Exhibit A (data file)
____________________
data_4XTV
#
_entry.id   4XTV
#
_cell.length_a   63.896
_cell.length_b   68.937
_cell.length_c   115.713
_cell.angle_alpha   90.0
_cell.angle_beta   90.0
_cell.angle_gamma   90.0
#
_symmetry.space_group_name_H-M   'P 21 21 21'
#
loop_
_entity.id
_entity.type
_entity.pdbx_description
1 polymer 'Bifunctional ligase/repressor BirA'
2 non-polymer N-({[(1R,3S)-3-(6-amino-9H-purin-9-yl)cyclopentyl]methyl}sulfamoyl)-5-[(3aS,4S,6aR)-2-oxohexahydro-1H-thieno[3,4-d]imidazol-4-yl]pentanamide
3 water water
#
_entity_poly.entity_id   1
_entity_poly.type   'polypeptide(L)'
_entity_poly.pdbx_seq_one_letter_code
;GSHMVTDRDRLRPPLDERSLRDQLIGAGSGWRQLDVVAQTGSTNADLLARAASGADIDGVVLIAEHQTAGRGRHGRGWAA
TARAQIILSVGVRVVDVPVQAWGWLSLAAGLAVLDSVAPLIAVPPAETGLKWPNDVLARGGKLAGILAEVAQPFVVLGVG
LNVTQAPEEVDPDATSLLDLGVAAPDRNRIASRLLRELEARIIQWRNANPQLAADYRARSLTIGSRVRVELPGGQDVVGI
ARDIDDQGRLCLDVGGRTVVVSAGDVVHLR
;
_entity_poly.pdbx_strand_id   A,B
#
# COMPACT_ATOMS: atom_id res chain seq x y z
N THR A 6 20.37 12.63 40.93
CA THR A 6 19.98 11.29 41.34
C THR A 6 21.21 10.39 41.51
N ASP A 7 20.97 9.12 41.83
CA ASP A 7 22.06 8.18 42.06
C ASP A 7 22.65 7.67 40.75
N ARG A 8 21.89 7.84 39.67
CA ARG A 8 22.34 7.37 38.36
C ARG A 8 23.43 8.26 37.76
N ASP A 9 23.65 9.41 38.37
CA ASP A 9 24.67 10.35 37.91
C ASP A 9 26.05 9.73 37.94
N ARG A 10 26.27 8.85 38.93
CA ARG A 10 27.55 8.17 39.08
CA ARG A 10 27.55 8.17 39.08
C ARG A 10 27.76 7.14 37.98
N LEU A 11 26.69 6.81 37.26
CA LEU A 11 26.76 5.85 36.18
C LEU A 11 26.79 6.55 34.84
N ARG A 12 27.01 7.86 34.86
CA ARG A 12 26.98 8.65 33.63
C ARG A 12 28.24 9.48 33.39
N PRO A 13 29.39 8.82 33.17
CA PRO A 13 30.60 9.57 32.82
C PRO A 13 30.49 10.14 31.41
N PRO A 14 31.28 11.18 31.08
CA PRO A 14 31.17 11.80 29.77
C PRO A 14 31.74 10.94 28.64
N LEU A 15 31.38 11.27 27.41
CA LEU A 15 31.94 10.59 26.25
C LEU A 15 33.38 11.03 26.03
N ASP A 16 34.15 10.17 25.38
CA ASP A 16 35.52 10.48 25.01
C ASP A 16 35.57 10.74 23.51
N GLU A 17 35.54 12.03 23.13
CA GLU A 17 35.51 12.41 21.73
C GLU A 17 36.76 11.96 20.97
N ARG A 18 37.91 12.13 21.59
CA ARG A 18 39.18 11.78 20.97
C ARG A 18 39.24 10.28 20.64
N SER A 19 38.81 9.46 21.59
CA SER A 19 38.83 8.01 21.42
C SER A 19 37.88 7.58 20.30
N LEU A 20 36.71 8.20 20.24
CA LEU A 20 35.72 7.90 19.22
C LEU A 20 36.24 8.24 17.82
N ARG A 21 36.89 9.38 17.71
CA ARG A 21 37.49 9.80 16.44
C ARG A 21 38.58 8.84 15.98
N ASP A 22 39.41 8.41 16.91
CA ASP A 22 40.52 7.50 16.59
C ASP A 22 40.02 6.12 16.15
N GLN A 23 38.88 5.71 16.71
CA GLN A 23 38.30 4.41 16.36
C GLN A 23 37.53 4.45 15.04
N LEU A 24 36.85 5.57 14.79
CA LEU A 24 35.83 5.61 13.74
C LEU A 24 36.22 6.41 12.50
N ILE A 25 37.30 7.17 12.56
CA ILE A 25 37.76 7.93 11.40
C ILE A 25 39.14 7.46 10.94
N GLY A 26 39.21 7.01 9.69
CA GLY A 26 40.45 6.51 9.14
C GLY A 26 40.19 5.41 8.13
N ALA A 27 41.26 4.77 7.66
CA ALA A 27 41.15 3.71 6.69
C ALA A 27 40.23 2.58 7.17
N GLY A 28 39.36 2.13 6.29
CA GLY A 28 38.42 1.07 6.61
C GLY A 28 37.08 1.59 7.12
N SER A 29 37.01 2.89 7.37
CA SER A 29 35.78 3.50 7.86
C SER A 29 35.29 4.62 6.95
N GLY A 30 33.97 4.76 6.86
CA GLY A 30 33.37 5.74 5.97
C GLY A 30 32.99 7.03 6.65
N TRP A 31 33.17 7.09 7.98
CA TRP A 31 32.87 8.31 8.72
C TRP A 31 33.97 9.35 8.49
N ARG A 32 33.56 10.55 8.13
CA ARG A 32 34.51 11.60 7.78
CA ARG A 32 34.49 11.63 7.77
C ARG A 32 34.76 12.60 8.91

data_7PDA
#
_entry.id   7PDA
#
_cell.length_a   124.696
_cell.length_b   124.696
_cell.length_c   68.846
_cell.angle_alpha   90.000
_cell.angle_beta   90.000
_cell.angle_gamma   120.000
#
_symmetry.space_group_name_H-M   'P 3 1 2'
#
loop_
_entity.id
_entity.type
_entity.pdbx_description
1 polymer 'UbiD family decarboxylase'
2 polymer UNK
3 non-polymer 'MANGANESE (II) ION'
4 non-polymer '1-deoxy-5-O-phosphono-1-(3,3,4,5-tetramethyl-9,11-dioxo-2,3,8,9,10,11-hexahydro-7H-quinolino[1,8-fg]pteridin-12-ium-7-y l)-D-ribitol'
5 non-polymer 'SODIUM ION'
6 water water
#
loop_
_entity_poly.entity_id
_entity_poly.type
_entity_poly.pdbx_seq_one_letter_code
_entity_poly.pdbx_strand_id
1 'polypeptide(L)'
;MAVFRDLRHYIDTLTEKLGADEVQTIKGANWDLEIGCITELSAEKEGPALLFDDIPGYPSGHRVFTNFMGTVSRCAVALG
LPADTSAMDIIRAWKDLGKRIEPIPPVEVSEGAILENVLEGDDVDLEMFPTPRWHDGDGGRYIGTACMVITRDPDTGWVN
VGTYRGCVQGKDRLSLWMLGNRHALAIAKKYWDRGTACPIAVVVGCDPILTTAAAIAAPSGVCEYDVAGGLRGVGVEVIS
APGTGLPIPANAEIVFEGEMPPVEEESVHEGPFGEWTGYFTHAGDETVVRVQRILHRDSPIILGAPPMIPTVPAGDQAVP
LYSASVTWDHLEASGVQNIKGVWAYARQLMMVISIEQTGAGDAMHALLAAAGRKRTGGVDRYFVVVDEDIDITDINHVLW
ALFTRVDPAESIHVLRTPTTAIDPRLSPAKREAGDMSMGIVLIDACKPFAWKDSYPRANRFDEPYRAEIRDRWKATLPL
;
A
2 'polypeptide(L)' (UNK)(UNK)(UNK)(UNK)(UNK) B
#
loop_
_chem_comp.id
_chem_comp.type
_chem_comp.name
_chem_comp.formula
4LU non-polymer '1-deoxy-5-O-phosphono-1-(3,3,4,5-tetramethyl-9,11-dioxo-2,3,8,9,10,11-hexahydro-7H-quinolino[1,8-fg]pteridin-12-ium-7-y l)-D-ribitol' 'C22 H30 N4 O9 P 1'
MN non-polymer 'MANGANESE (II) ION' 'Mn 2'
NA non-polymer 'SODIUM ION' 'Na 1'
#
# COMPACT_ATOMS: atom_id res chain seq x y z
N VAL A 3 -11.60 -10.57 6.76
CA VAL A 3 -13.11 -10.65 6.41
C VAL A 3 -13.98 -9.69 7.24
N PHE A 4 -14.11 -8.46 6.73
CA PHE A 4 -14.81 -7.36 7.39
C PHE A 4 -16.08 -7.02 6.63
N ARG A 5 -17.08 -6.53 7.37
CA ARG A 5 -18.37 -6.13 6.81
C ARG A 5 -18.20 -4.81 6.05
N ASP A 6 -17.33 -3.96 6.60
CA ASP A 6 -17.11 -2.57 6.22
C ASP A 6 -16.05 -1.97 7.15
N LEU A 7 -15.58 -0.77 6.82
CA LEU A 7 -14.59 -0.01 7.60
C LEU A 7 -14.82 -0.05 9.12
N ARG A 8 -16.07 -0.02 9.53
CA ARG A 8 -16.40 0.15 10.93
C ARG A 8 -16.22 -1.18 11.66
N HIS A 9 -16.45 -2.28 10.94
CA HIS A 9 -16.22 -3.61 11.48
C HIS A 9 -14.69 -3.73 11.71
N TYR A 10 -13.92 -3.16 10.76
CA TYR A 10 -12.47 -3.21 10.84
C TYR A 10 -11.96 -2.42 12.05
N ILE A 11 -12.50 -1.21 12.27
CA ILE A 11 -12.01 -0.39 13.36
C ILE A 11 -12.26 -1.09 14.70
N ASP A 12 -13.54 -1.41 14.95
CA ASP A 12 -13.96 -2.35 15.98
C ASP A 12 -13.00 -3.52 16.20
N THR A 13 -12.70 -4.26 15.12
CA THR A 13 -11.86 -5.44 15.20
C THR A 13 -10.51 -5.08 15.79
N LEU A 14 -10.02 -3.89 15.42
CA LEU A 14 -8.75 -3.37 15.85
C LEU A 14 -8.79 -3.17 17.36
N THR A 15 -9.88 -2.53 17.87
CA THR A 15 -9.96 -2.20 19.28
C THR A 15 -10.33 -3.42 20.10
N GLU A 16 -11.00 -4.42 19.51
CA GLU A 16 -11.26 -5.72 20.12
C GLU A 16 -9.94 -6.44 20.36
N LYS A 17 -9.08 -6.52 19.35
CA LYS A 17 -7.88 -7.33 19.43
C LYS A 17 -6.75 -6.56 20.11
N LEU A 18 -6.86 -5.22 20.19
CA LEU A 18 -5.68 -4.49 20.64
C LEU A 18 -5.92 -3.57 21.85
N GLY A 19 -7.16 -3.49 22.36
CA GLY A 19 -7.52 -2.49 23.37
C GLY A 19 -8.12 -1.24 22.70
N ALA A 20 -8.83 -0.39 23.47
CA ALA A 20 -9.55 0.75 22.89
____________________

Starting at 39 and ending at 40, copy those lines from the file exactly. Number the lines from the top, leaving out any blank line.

N ARG A 8 21.89 7.84 39.67
CA ARG A 8 22.34 7.37 38.36